Copying MySQL Databases to another server
If you are using MySQL 3.23 or later, you can copy the .frm, .MYI, and .MYD files for MyISAM tables between different architectures that support the same floating-point format. (MySQL takes care of any byte-swapping issues.) See Section 14.1, “The MyISAM Storage Engine”.
The MySQL ISAM data and index files (.ISD and *.ISM, respectively) are dependent upon the architecture and, in some cases, the operating system. If you want to move applications to another machine having a different architecture or operating system than that of the current machine, you should not try to move a database by simply copying the files to the other machine. Use mysqldump instead.
By default, mysqldump creates a file containing SQL statements. You can then transfer the file to the other machine and use it as input to the mysql client.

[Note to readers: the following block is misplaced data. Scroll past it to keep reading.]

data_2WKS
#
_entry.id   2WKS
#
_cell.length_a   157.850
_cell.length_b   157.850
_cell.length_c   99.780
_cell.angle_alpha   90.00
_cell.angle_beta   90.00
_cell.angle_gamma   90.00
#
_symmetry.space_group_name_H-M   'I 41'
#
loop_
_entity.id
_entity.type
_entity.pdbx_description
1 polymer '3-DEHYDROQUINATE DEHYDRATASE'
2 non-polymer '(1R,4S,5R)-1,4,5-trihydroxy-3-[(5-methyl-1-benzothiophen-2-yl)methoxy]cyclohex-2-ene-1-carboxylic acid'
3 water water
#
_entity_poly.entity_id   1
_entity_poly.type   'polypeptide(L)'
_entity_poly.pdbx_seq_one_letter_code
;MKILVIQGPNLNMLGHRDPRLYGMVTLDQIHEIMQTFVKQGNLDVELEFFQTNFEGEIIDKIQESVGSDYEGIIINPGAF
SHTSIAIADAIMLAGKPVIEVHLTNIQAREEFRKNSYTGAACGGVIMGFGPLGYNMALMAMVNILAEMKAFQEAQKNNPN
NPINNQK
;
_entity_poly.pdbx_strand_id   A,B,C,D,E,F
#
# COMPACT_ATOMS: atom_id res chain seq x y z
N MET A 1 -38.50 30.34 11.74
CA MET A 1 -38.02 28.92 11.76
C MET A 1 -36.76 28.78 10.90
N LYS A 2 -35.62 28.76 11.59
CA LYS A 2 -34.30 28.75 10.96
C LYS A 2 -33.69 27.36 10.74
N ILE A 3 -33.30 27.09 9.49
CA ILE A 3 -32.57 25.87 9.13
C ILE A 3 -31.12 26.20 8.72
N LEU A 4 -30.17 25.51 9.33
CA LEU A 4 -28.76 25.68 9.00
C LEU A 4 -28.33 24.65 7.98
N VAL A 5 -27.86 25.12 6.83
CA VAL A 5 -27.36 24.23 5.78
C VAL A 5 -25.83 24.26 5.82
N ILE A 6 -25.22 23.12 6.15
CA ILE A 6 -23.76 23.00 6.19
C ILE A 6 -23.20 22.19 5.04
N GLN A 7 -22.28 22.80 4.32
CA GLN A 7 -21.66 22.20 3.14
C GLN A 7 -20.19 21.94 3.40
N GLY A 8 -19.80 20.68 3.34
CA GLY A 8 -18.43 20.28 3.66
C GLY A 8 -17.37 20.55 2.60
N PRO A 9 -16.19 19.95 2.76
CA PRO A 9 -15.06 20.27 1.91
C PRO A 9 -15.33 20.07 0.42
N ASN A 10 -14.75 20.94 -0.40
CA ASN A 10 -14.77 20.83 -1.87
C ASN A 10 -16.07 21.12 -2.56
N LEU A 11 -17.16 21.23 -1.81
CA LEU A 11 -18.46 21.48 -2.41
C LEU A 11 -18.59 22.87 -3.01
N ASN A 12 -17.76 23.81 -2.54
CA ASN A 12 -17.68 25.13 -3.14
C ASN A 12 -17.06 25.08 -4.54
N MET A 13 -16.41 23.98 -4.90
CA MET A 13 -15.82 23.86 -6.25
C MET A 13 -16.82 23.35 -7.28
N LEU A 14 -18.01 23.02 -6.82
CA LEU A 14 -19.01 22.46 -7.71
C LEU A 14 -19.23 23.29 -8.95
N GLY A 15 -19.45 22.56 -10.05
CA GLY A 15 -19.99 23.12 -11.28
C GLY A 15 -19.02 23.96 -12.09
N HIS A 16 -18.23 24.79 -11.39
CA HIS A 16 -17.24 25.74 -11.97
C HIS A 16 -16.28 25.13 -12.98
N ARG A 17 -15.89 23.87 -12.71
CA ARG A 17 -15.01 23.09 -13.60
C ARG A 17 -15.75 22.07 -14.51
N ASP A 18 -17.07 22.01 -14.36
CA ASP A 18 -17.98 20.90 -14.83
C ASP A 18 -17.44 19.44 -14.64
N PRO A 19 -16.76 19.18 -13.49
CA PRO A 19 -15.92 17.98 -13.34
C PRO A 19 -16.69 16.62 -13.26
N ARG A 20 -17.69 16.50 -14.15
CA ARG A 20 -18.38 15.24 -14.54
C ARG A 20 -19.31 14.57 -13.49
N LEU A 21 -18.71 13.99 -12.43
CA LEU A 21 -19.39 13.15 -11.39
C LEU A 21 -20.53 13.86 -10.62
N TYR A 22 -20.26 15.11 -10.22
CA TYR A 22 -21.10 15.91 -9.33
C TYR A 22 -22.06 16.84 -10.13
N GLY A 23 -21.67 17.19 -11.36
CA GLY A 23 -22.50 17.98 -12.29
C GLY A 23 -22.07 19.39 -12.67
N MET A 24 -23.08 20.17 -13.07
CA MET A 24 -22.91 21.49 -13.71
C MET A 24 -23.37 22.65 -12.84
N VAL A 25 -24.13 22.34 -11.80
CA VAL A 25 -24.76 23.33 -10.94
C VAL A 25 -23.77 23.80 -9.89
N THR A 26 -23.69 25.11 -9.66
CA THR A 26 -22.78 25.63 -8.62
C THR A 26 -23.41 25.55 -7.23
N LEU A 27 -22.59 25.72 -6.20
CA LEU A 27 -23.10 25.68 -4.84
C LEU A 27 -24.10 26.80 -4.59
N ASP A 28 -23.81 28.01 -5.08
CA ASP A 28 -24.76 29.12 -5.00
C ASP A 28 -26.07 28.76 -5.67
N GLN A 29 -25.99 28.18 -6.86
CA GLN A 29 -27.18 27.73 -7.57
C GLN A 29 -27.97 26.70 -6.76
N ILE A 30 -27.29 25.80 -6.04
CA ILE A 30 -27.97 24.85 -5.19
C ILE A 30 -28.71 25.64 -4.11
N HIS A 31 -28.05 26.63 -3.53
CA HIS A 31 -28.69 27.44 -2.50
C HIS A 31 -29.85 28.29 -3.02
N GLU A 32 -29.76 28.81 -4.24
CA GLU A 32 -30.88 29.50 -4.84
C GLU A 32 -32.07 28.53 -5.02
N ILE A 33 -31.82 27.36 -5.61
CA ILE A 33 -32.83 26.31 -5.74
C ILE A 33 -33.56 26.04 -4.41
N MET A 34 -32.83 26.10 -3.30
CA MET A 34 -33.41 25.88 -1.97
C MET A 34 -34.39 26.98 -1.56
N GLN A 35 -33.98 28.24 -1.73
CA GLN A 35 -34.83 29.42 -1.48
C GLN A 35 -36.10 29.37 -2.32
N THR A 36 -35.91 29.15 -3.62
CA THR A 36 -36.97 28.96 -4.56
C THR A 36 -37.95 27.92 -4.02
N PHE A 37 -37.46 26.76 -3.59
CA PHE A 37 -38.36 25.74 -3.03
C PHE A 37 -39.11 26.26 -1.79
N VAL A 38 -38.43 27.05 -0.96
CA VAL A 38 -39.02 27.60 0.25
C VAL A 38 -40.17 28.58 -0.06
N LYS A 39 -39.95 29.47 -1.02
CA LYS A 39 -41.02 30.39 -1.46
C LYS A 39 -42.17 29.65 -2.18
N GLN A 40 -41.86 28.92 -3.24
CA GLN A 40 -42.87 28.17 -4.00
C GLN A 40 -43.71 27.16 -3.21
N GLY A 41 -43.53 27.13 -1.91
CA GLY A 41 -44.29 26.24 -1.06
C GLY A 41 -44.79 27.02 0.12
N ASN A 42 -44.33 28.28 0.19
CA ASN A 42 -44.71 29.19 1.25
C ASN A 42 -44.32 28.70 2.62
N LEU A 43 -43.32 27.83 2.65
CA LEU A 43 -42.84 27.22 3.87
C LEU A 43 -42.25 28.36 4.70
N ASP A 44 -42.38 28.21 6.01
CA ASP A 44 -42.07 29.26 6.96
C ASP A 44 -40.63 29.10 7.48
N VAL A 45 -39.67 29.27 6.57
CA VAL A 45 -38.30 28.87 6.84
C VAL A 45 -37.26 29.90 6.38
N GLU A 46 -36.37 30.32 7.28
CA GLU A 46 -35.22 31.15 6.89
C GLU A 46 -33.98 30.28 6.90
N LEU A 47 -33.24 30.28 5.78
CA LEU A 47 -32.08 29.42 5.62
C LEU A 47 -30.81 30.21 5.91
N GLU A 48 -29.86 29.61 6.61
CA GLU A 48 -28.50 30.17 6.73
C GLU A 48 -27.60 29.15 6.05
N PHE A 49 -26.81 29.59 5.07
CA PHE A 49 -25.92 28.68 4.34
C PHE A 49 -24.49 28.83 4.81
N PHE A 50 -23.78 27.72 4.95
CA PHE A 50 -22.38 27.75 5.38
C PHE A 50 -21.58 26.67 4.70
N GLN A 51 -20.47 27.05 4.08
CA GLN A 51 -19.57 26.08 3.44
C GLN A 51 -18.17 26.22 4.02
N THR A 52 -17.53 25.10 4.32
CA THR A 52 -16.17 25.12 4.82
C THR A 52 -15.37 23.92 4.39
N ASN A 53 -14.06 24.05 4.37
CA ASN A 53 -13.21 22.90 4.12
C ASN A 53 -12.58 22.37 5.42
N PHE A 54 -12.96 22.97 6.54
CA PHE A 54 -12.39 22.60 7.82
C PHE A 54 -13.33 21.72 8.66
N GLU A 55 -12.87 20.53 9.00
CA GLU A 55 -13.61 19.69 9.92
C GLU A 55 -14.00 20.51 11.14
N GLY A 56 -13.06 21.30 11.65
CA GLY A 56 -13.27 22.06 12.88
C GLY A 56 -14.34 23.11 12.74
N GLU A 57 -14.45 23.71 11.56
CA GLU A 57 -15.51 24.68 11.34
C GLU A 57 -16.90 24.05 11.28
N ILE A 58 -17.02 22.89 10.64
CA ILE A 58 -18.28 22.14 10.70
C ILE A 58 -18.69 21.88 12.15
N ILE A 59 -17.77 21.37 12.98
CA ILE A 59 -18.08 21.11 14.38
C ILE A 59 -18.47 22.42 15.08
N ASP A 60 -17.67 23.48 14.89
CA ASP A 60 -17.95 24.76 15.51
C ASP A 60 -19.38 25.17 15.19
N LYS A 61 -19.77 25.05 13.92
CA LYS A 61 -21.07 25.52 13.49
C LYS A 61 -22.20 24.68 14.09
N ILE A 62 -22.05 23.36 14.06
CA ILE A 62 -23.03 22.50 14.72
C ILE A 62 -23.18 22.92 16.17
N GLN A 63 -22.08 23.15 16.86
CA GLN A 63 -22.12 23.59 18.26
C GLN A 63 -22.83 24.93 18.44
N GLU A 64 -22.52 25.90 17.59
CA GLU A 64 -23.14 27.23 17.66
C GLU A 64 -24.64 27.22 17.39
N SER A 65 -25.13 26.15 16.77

Try mysqldump –help to see what options are available. If you are moving the data to a newer version of MySQL, you should use mysqldump –opt to take advantage of any optimizations that result in a dump file that is smaller and can be processed faster.
The easiest (although not the fastest) way to move a database between two machines is to run the following commands on the machine on which the database is located:
shell> mysqladmin -h 'other_hostname' create db_name
shell> mysqldump --opt db_name | mysql -h 'other_hostname' db_name
If you want to copy a database from a remote machine over a slow network, you can use these commands:
shell> mysqladmin create db_name
shell> mysqldump -h 'other_hostname' --opt --compress db_name | mysql db_name
You can also store the dump in a file, transfer the file to the target machine, and then load the file into the database there. For example, you can dump a database to a compressed file on the source machine like this:
shell> mysqldump --quick db_name | gzip > db_name.gz
Transfer the file containing the database contents to the target machine and run these commands there:%0